But then last week I found myself brushing my teeth and wondering what a couple of high school friends were up to. Since they’re not on Twitter and don’t do NaNo, Facebook was the primary message of keeping in touch. After a little bit of anxiety over whether they’d reply or even wanted to see me, I messaged both of them. It turned out they were both in Atlanta. Yay! We set a date and time to meet up, and the rest happened last night over pizza and drinks. (And a guy hitting on me at the bar we went to. But that’s another story.)

Since that turned out well, and since I do want to keep in touch with others more, I present an experiment. I’d call it the Facebook experiment, but that’s already taken.

The Rules:

1. Each day for the next seven days (today through 31 July), comment on the posts of three different people. Likes do not count for the purpose of this experiment. Also, commenting multiple times on one status (or multiple updates for one person) does not count multiple times. The idea is that at the end of seven days, I should have reached out to 21 distinct people.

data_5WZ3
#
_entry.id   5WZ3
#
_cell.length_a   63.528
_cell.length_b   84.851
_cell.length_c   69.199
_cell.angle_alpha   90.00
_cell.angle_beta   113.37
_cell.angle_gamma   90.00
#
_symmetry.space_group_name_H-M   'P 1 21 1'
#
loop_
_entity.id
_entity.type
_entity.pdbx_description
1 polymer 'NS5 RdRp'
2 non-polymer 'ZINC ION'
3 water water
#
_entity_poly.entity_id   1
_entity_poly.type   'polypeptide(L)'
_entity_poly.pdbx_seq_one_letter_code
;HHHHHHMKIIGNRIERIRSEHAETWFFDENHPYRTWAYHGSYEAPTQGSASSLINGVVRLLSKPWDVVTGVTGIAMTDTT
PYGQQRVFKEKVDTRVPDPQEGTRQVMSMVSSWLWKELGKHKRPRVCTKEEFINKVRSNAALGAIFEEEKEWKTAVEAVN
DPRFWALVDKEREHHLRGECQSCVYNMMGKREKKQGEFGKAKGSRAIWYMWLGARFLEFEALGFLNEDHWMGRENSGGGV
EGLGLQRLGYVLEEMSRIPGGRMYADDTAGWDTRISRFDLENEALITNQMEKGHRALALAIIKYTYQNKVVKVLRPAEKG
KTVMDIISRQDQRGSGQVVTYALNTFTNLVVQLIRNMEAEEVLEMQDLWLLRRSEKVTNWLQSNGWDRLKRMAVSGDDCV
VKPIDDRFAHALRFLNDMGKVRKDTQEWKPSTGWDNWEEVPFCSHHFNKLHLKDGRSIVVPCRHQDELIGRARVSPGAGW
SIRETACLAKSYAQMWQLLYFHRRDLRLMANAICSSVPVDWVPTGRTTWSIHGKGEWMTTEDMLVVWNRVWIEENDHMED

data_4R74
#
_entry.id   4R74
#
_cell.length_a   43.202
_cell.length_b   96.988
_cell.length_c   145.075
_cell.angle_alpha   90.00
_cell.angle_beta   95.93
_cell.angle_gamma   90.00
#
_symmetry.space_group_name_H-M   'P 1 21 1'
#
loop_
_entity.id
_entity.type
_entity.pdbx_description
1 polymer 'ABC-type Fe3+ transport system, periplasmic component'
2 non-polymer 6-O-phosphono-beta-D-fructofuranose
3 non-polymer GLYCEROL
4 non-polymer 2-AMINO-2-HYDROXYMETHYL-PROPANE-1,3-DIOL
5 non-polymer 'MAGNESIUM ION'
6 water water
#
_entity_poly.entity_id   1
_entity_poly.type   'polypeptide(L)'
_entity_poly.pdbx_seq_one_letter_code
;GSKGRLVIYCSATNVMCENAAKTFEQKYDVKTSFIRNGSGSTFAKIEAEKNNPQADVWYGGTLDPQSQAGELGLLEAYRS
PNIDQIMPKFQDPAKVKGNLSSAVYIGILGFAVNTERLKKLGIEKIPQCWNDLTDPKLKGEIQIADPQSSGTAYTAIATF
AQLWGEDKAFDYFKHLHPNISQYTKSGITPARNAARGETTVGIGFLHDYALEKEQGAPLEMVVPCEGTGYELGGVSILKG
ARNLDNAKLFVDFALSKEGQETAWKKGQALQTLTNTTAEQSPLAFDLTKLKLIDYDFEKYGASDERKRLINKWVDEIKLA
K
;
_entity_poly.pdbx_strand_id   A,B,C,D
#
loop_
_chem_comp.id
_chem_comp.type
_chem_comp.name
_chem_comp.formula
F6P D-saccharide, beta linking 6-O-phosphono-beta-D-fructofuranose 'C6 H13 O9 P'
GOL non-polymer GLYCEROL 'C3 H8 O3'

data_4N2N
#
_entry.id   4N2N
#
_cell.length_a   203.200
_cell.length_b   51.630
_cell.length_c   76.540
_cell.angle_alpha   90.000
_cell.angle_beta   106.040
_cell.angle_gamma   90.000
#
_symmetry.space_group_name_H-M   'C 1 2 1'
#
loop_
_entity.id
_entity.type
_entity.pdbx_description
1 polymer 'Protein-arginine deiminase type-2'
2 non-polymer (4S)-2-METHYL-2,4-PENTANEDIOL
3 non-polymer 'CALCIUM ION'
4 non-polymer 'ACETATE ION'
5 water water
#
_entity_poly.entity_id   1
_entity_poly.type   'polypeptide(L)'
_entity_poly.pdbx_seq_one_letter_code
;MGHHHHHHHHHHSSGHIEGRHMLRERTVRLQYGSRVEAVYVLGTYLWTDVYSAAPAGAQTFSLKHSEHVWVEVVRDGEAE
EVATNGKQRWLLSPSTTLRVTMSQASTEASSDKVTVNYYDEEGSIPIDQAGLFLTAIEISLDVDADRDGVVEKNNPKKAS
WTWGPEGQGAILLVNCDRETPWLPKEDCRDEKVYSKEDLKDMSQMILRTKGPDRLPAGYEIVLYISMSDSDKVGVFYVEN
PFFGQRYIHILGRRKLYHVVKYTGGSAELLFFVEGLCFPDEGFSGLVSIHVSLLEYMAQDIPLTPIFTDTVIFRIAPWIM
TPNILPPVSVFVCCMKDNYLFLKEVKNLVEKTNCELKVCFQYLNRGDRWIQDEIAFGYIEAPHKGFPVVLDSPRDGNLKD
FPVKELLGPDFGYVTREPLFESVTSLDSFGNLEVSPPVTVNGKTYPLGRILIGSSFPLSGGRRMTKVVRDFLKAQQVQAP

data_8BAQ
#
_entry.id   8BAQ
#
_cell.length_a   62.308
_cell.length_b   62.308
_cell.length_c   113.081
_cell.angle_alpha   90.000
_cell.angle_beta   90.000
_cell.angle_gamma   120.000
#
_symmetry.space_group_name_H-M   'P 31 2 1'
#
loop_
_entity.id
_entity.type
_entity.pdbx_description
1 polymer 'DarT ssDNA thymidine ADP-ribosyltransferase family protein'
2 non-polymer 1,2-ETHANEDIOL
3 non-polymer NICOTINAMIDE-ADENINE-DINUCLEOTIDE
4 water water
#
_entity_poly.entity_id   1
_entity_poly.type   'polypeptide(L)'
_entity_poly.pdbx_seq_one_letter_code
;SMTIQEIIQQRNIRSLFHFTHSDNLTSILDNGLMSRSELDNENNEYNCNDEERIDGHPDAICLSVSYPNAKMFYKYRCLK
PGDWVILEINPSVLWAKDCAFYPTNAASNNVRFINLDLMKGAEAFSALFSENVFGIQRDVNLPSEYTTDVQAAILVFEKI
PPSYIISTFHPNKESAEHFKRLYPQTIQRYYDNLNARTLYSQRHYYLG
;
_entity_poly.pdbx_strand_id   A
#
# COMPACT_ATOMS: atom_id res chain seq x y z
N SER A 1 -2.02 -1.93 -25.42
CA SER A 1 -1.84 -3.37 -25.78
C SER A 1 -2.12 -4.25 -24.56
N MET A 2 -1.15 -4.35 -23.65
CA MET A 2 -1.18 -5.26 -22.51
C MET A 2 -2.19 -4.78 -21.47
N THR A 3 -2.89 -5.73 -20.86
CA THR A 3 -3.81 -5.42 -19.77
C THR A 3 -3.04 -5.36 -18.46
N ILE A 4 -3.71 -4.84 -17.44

2. Update my own Facebook at least once a day for the next seven days.

Will I find myself in the lives of more people? Will more impromptu social shenanigans happen? Stay tuned.


Going through my Facebook wall

I just scrolled through my entire Facebook wall, which dates from 2005. The fact that I could scroll through all of my Facebook activity and even read most of it in a short period shows that I was never a prolific Facebook user in the first place, but my Facebook activity went down with time. A few things really stood out while scrolling through my Facebook wall.